As we rode out of town the other team pulled in behind us and slowly made their way up through the group, shaking hands and offering pats on the back as we greeted each other and settled into a medium pace.
For all the apparent disorganisation, when it comes to cycling, we take it seriously. First ten kilometres always at a medium pace, warm up the legs and get into a rhythm. After that, whoever feels up for it makes their way to the front and leads the charge.
This is one of the best parts of the day. As the pace picks up, the banter and laughing subsides. The group forms two abreast and we gather speed as we roll along the smooth tarmac. We create quite a spectacle as I take my turn at the front and sweep through the whitewashed villages; the old men sitting outside the cafe leaning on their sticks watching the line go past.
As we approach the first climb the group slows and lets those at the back catch their breath. We take the fifteen minute climb slowly. There’s no point rushing. We’ve got all day and our riders are of varying ages and abilities. Having said that, there’s always a bit of commotion towards the top as some of the younger members challenge the more competitive riders.
From here we take the easy road into Alcobaça; famous for its Gothic cathedral and award winning pastries. I know…. we’re stopping for coffee and cake already? But two and half hours of cycling have made us hungry and the pastries in the pastelería we visit are the best. I know this for a fact. The framed ‘gold award’ takes prime place at the entrance.
The stop is brief though. We’ve got a proper climb and two hours of riding to go before we arrive at our next destination.
Within minutes we’re back in the countryside. The roads are deserted. Not that they’re busy during the week though, they’re just even quieter today. The climb starts in a wooded valley and meanders its way through the trees. I stay at the back and take it slow. I know what’s up ahead.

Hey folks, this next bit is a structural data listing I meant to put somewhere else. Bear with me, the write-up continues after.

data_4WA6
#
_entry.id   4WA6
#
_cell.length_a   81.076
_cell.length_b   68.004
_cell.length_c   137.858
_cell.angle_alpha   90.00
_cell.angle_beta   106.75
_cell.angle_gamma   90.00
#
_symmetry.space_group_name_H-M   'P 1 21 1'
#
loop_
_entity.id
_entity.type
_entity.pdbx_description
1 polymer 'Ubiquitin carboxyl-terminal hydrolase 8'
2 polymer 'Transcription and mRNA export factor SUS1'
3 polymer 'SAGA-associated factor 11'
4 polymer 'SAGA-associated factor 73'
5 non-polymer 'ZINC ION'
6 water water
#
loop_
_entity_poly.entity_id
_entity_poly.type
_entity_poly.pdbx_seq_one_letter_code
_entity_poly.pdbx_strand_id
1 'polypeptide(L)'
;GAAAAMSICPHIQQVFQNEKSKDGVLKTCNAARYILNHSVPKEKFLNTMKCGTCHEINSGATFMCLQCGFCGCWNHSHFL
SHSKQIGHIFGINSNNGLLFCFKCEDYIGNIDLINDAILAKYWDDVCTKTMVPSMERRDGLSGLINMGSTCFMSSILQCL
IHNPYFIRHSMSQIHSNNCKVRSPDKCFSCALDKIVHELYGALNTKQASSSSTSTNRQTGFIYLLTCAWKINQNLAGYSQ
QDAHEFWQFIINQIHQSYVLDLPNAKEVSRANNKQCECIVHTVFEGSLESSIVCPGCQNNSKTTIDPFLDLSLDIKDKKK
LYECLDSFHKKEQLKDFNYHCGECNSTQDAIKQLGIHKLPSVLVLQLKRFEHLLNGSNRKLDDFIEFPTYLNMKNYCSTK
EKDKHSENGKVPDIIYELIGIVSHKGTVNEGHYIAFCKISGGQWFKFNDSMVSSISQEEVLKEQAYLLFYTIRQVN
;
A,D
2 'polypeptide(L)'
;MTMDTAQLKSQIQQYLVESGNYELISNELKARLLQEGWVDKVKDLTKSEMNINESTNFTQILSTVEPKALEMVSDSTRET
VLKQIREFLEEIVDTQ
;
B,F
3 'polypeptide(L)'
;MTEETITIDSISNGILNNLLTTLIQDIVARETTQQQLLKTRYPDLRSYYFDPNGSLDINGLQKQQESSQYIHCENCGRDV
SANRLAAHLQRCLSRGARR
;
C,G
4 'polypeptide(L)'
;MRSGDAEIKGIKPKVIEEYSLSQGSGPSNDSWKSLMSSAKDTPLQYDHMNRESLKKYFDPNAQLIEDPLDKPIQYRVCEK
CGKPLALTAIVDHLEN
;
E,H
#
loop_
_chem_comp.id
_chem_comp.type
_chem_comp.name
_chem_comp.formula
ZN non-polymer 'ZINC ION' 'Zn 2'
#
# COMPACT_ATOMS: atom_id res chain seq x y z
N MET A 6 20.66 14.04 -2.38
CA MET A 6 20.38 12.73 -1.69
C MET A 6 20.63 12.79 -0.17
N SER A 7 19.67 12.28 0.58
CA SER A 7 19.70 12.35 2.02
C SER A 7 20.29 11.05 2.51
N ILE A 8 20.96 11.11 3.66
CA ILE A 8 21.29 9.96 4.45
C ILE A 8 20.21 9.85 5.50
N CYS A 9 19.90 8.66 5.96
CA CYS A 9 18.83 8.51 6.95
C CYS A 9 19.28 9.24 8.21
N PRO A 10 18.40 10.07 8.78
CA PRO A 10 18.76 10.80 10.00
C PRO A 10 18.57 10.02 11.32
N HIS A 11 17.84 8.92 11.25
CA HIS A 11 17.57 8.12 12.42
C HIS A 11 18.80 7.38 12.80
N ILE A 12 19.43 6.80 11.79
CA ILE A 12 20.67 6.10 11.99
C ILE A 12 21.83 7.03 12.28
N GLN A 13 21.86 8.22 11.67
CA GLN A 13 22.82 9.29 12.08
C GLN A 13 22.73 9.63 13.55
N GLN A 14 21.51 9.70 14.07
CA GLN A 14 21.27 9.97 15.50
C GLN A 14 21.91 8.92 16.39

As we turn the last bend the four kilometre climb that clings to the edge of the mountain, presents itself. The guys at the front were already on the ascent as I eased up from the saddle and settled into a rhythm. I’m not the best of climbers but the Friday hill training sessions had improved my strength hugely.
Half way up and having passed several of the team I could see the guys at the front were straining. They had started fast and were beginning to rock from side to side as they pushed through every pedal stroke. I focussed on my breathing and maintained a rhythm. The last kilometre is steeper and I needed to be prepared. I’m not competitive – honest. The front four were now just in front of me with the last kilometres to go. I was feeling good but stronger than this I couldn’t go.
Two of the guys were exhausted, their swaying more exaggerated. As I passed them their efforts evaporated. They clicked down several gears and climbed seated. The road kicked up to 15% for the final 300 meters. My legs were burning. Being first was out of my reach. I was happy to hold on to the wheel in front. I still had the sprint at the end of the day.
We waited at the top, gathered our breath and took photos of the others as they climbed the last gruelling kilometre to the summit. Somebody was missing though so two riders went back down to find him and after a few minutes they reappeared, pushing the last of our group up the final few metres.
Team Director at Volta Pro Tours